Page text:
Buhari is responsible for the country and its people. His right to talk to and engage the people derives from his constitutional obligations anchored on moral leadership. That right ought not to be abridged for purely narrow and self-serving political interests. The president should have stuck to his decision and should not have allowed himself to be pressured into abandoning what he chose to do for fear of embarrassment. I know of no political leaders who are afraid of embarrassment because none of them is immune to embarrassment either in private or in full public view.

There should be a limit to the sycophancy of our politicians who believe that their political interests trump the greater interests of the nation and the people. The APC leaders choose to pretend that is all is well with the Nigerian state. But they know only too well that they are permitting themselves the sickening indulgence of living in denial. Theirs is the ruling party because the people chose, willingly or through inducement, to cast their lot with it. They do not need me to tell them that the fate of this great nation is in their hands – individually and collectively. It is a responsibility they ought to take much more seriously than they appear to be doing. Living in denial is a denial of the living truth. This means they must accept the truth, deal with the truth, and assist the president to make a success of his office and leave a legacy they and their party can be proud of. Political leadership is much more than the construction of roads and the setting up of poorly-funded tertiary institutions. At its heart is the weightier burden of moral leadership without which political leadership rings hollow.

Let me indulge myself by quoting myself. In my column, Talk to the people, Mr President (Daily Trust on Sunday, April 29, 2018), I wrote: “Nigeria is passing through particularly difficult times. At times like these, the people want to hear from their president. They want to be reassured that they can trust the government to pull them through the difficult times. They want to know that the government has the capacity, competence, and determination to make our country safe… Press releases or statements by media aides do not cut it. The president must address the nation from time to time because only he has the authoritative voice of reassurance. And only he can be believed in marketing hope to the people.”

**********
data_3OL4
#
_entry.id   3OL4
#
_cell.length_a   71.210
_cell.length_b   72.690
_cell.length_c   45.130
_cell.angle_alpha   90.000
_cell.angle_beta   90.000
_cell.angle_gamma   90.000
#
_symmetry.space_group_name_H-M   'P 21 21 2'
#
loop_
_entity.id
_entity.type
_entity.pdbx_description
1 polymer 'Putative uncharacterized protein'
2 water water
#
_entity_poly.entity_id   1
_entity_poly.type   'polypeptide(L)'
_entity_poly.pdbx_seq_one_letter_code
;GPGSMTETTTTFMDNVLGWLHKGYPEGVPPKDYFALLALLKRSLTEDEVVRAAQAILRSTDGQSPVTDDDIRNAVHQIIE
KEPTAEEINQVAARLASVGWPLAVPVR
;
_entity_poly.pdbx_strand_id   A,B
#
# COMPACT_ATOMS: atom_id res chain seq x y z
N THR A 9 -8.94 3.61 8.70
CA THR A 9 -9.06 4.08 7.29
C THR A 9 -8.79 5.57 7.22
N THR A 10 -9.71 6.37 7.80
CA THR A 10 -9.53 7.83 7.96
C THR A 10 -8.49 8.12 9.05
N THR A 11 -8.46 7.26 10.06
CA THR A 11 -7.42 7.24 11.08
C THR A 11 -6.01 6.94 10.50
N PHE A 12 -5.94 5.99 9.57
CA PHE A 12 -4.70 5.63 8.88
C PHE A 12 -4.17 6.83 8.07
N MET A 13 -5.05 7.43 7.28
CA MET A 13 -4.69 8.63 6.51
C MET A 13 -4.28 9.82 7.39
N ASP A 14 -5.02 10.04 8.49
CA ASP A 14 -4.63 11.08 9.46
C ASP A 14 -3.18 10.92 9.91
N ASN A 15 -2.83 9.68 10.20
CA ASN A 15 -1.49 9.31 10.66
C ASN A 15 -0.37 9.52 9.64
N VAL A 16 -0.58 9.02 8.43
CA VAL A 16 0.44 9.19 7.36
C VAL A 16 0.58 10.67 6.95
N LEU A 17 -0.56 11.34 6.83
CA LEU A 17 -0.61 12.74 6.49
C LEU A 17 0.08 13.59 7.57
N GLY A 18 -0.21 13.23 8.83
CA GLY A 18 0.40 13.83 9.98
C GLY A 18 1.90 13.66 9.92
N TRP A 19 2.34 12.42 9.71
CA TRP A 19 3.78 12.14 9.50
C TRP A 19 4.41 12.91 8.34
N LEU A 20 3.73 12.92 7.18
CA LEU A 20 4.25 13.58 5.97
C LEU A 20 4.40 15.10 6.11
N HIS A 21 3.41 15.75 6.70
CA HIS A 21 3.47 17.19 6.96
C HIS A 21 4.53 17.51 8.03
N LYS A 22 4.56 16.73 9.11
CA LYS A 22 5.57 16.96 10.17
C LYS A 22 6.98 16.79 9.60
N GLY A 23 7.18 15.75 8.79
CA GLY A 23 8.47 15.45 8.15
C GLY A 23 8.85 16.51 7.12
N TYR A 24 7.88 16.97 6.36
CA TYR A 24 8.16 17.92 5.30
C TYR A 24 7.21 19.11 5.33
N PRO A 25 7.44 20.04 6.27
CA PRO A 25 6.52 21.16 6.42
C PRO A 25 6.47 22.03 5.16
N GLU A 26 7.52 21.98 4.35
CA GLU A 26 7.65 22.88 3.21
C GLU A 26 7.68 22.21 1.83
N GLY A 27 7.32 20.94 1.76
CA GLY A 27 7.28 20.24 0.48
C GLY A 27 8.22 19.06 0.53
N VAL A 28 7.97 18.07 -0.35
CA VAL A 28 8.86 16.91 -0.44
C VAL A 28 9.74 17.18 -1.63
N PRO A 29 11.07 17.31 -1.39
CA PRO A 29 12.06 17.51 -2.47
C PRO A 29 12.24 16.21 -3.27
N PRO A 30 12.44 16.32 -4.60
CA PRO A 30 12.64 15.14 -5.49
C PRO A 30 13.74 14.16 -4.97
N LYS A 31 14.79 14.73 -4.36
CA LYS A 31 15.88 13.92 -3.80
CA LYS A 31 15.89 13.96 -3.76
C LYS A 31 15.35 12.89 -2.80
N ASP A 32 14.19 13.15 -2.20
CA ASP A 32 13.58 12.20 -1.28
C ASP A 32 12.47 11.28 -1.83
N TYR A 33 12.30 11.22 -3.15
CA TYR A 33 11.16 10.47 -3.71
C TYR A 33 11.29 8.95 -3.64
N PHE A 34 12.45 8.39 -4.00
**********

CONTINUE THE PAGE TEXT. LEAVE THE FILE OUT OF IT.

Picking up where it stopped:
November 10 offered the president as good a chance as any for the people to hear from him. But the party and the attorney-general blew it for reasons that ill-advanced the cause of our democracy. They forgot that the people want to see that their president is a man of his words, not one tossed about in the wind of competing for political interests and swayed therein to change course.

The deputy minority leader of the House of Representatives, Toby Okechukwu, described Malami’s resort to constitutional sophistry as “strange.” He pointed out that the constitution empowers the senate and the House of Representatives to summon anyone, the president not excluded, to give evidence orally or in writing before it. “Therefore,” he underlined the fact, “…the attempt to pressure Mr President not to appear clearly shows that some highly placed political actors in the ruling party are placing politics over the protection of lives of Nigerians. The APC is evidently fiddling with propaganda and politics while Nigeria burns.” Nero and his fiddle? Yes.

I also support his advice to the president “to rise above the political fray to show leadership in order to rally the Nigerian people and their parliament to find lasting solutions to the growing insecurity in the country.” There is time for politics and there is time for an honest discharge of the moral burden of leadership. This, I verily believe, is the time for an honest discharge of the moral burden of leadership. Politics be damned.